Nearly every year, the legislature considers bills that would eliminate the “Zion Curtain”. This year HB 442, is comprehensive bill that would make several major alcohol reforms, including offering new alternatives to the Zion Curtain. Our current alcohol policies have produced great success in our efforts to prevent underage drinking and underage drinking and driving (we have some of the lowest rates in the nation), but there are still some inconsistencies under the law in part due to our nearly 400 grandfathered restaurants that were not required to implement the changes to our then new alcohol policies in 2009. You can learn about exactly what this bill does here on our Senate blog.
Criminal Penalties for the Parents of Truant Children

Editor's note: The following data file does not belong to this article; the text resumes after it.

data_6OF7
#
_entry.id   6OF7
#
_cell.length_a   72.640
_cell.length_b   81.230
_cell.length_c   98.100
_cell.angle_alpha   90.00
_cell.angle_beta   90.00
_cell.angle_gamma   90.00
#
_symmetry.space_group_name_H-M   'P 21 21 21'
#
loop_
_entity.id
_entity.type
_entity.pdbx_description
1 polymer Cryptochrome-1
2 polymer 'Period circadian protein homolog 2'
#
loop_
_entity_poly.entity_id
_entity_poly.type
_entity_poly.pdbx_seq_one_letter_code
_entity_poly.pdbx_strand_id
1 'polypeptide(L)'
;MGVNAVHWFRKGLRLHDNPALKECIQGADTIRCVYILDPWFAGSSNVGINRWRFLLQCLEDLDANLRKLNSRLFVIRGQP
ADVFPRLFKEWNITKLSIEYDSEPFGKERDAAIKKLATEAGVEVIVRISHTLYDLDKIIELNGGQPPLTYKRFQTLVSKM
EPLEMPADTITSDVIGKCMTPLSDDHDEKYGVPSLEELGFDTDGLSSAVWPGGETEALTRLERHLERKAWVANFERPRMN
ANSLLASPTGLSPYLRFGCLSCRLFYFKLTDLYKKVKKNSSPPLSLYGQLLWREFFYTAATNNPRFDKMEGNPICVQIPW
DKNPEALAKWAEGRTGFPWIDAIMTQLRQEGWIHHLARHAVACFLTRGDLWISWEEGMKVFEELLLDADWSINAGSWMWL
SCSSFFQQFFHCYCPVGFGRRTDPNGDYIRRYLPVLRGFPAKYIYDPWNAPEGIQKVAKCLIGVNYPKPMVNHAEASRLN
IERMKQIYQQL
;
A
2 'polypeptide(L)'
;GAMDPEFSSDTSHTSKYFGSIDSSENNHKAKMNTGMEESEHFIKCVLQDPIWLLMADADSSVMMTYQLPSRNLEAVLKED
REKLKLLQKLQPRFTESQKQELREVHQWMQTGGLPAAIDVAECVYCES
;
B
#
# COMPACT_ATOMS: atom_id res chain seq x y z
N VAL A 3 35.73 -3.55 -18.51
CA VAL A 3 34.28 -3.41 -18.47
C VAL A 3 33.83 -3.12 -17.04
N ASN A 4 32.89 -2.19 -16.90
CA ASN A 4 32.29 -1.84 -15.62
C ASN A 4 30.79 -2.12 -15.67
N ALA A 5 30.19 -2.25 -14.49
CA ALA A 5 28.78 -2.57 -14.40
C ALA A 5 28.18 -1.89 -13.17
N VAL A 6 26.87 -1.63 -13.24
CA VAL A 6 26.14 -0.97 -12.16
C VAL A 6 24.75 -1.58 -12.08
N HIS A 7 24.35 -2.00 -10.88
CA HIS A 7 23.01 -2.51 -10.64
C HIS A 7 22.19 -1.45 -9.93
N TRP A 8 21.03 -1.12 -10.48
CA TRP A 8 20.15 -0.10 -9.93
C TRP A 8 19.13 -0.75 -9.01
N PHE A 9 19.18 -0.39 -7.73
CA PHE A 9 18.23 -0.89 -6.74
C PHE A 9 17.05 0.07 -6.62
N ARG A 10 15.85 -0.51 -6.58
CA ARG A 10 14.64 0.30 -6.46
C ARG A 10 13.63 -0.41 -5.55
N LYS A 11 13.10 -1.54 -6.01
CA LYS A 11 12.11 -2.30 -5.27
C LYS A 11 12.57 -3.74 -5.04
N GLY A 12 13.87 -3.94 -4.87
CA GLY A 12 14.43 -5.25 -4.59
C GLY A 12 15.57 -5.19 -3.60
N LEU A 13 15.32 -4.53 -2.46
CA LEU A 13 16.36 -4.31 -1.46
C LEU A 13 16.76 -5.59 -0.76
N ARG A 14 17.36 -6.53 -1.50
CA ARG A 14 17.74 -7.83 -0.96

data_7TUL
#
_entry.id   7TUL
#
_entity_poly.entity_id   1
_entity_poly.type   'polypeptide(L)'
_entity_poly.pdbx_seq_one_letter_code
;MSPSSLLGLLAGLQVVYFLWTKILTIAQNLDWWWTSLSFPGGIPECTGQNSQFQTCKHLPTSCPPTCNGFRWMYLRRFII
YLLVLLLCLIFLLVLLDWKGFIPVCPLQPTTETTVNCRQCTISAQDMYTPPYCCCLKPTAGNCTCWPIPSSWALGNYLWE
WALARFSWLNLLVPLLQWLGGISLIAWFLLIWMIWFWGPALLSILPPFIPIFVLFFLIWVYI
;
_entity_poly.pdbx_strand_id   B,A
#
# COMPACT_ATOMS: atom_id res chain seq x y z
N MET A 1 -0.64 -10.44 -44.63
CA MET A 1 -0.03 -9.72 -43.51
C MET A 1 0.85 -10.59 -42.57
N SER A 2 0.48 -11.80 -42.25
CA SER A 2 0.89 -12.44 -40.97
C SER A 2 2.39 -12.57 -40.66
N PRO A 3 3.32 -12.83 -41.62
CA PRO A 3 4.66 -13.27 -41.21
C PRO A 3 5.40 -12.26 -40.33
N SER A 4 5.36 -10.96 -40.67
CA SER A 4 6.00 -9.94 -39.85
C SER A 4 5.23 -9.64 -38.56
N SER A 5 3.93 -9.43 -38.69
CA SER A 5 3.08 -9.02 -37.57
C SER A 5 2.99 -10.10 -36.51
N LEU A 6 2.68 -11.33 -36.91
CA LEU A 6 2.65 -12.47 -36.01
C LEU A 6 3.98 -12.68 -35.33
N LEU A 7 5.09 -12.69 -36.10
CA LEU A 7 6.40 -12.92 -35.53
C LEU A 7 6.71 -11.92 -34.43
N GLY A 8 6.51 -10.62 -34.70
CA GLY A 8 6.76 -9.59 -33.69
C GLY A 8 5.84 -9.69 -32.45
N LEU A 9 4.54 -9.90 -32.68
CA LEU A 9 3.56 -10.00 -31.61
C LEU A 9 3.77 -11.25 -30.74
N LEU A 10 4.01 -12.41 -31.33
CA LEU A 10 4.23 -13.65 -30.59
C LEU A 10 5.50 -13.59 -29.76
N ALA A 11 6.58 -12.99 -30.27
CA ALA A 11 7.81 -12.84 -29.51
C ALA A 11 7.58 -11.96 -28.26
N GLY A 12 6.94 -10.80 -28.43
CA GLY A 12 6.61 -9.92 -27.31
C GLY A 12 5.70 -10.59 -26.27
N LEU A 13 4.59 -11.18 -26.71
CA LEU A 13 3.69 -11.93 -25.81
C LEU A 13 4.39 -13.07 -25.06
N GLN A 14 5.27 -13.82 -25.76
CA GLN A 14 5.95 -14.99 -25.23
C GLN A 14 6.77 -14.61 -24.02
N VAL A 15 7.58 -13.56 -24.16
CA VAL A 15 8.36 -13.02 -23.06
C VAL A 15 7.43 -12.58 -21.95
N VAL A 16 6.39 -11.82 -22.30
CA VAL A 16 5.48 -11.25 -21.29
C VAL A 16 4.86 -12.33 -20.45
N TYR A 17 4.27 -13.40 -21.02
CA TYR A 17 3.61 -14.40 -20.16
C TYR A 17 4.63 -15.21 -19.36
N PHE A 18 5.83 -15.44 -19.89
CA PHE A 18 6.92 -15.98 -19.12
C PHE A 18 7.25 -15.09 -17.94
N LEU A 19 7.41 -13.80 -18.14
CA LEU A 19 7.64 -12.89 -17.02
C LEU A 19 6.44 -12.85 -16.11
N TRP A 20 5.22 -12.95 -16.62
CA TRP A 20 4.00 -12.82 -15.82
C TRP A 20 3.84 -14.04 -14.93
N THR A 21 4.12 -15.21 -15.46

Senator Jake Anderegg’s bill SB 115 Compulsory Education Revisions was designed to eliminate criminal penalties for the parents of truant children. The bill was defeated on the 3rd Reading last week but a motion was made to reconsider and has been placed back on the 3rd Reading calendar.
In the News: Deseret News
Interference with an Officer
If a person sees a police officer arresting someone and stops to record or film that officer, does that constitute interference? SB239 Interfering with a Peace Officer sponsored by Senator Weiler, clarifies that language in Utah State statute. In discussing the bill, Senator Weiler pointed out that there have been instances when officers have threatened to arrest people for just filming an arrest. This bill clarifies that recording the actions of a law enforcement officer does not, by itself constitute: Interference with an officer, willful resistance, disorderly conduct, or obstruction of justice. The bill has passed in the Senate and has been sent to the House for consideration.